Dix is an Expressionist Rembrandt. ;)Human condition and all that.
HIs works are starkly horrifying. And they give you a window into the world that created the lost generation, nihilism and excess. Extreme realism.Interestingly the the Archibald Knox Society posted a "remembrance book" that Knox lettered in his typical celtic revival beautiful style for the men who had fought in WWI. Looking at it, it really felt like a death shroud not only for the men, also to the culture and world that knox's art was born in and inhabited, since WWI basically killed them completely. When you see Dix's work, you understand why.
It's difficult to overstate the effect ww1 had on the world, on culture, on the people who lived through it and the generations that followed.
And yes, realism has suffered a sea change in meaning over the years. Dix's work is extremely realistic. Look, too, at Goya's images of the Napoleonic invasion of Spain (which influenced Dix, I believe). Again, an unsparing look at human nature.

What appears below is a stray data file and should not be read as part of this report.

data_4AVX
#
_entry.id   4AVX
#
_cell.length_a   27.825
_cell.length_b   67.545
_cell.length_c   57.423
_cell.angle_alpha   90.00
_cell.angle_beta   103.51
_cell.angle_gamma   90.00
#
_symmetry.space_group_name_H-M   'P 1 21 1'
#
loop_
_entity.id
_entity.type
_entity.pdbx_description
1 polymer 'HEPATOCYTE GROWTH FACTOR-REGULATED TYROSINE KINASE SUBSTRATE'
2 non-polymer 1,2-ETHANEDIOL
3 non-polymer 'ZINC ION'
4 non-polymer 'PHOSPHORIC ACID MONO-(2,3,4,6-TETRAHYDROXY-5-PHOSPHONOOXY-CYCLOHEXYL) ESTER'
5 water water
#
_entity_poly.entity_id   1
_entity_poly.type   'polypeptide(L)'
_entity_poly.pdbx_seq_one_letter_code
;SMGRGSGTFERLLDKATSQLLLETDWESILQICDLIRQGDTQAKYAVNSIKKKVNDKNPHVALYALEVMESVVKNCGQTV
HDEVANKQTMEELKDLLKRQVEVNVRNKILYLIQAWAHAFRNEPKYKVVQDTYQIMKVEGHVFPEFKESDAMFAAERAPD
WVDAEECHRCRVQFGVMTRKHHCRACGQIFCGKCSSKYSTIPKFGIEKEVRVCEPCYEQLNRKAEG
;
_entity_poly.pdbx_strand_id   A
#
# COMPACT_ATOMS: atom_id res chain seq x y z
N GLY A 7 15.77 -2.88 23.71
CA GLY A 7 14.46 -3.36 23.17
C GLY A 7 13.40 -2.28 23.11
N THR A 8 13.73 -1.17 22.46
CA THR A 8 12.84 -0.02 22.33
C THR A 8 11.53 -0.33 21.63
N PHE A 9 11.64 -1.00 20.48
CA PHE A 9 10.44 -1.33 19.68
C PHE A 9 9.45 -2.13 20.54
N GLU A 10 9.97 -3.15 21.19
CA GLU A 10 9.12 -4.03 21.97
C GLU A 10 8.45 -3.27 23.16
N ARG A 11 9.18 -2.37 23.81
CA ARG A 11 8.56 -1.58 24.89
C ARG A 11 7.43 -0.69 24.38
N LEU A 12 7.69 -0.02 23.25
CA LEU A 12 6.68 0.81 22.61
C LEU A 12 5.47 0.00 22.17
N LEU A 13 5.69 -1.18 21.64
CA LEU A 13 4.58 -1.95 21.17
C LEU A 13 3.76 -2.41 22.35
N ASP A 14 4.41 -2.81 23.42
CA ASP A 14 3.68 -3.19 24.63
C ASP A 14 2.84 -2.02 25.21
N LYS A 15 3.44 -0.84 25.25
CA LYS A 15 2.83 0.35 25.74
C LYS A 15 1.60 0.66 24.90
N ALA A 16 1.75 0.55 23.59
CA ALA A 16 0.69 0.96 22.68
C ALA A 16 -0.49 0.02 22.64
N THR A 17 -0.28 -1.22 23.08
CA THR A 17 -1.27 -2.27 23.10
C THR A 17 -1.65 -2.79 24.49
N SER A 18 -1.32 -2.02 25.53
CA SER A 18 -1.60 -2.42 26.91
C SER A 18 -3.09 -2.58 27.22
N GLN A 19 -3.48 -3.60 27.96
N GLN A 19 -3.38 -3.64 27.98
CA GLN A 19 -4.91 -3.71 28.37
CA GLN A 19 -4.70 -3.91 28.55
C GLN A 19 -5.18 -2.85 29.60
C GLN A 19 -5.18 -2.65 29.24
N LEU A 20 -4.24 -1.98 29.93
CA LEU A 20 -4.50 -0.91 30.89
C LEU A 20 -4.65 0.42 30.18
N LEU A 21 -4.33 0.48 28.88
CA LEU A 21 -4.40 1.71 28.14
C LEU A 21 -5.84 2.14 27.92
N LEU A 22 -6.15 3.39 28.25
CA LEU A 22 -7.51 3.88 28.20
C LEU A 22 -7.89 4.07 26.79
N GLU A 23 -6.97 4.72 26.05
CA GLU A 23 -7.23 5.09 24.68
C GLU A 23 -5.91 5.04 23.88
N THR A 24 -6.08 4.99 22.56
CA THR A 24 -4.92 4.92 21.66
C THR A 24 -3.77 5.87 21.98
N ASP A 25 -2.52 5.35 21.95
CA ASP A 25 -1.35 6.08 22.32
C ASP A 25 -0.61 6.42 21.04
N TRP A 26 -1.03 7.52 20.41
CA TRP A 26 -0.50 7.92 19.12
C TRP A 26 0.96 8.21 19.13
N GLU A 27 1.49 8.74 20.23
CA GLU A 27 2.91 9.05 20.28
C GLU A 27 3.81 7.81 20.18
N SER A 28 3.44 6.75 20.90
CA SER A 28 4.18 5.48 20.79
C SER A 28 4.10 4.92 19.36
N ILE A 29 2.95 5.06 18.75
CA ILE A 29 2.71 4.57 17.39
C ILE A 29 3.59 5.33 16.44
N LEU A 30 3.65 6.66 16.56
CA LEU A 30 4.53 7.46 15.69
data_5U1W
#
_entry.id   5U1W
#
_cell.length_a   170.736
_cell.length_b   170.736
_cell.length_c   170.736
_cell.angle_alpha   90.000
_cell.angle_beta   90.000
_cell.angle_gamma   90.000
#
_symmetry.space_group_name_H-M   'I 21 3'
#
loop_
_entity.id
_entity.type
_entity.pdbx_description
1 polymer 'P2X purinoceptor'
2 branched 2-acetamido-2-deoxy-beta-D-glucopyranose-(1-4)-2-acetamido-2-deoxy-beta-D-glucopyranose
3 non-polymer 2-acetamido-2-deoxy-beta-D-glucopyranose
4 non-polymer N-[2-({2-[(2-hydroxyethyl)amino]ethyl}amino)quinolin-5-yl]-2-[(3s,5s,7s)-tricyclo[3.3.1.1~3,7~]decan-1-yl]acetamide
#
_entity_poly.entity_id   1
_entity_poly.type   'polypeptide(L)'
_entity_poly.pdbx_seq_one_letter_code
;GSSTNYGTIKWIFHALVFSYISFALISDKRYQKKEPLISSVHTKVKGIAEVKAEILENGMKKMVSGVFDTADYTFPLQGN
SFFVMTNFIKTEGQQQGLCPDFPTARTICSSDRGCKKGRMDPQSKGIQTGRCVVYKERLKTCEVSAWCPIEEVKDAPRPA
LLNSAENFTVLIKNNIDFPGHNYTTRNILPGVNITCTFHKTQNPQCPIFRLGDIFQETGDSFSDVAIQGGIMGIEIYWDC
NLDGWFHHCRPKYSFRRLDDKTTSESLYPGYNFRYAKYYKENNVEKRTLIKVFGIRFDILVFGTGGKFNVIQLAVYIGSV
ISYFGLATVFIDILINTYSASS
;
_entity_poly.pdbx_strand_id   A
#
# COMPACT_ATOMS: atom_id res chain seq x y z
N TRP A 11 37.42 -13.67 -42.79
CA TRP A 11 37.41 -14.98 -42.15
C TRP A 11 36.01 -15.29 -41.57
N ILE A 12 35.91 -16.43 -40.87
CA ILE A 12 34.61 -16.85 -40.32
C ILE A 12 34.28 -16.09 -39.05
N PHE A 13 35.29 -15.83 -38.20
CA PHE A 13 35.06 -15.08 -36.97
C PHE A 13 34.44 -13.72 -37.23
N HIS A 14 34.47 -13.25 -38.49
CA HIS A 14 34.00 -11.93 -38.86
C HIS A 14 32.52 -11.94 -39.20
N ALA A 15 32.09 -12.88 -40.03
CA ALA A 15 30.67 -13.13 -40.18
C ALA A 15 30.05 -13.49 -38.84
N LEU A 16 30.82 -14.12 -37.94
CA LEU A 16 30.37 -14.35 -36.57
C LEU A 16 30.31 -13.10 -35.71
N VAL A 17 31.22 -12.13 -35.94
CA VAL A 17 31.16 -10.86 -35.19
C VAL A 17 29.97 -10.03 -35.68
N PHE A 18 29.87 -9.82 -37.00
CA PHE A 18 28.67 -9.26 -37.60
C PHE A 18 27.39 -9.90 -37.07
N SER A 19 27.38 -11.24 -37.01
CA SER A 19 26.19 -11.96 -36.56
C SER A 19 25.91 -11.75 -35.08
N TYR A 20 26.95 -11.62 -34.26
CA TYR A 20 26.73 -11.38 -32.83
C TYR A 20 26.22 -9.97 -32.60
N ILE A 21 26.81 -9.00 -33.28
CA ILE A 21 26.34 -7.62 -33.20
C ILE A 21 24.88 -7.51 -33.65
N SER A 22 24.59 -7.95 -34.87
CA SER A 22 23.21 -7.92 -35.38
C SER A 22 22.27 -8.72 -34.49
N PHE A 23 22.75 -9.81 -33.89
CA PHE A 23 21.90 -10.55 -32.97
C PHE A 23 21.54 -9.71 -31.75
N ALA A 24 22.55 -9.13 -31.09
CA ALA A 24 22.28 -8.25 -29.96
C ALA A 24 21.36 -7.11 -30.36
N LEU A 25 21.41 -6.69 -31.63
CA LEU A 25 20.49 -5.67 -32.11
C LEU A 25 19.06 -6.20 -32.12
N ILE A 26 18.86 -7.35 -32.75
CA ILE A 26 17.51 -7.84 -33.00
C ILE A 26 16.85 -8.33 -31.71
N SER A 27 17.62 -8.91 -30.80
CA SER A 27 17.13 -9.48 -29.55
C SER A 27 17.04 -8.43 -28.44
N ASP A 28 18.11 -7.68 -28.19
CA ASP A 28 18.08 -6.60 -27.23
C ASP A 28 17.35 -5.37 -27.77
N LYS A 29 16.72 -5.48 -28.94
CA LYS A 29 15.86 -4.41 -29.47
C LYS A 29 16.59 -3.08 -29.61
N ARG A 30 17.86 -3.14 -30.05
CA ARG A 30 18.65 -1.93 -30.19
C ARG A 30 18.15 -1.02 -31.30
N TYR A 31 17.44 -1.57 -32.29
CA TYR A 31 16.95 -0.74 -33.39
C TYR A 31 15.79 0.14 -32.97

I find WWI one of the most fascinating events in history, and the most tragic. Like you I don't think we can begin to imagine how much it changed the world, though I do think Dix provides some context. There are none of the justifications that exist for WWII, only entire nations posturing like children to the destruction of everything around them. And it truly makes nihilism make sense, while giving a grisly boot to postmillennialism. When you see the beauty that is the A&C and know WWI killed it, it makes you sad even as you know such idealism has to die in a world where men are so depraved. At the same time, many historians argue my country was "born" at Vimy Ridge.
As to the "realism" thing, I find there are a lot of people who would call pictures of fuzzy kittens "realism" just because they are representational. But you know as well as I do that realism was the foil to idealism long before it was ever one to abstraction. Yay art discussions! Why don't you live here :(
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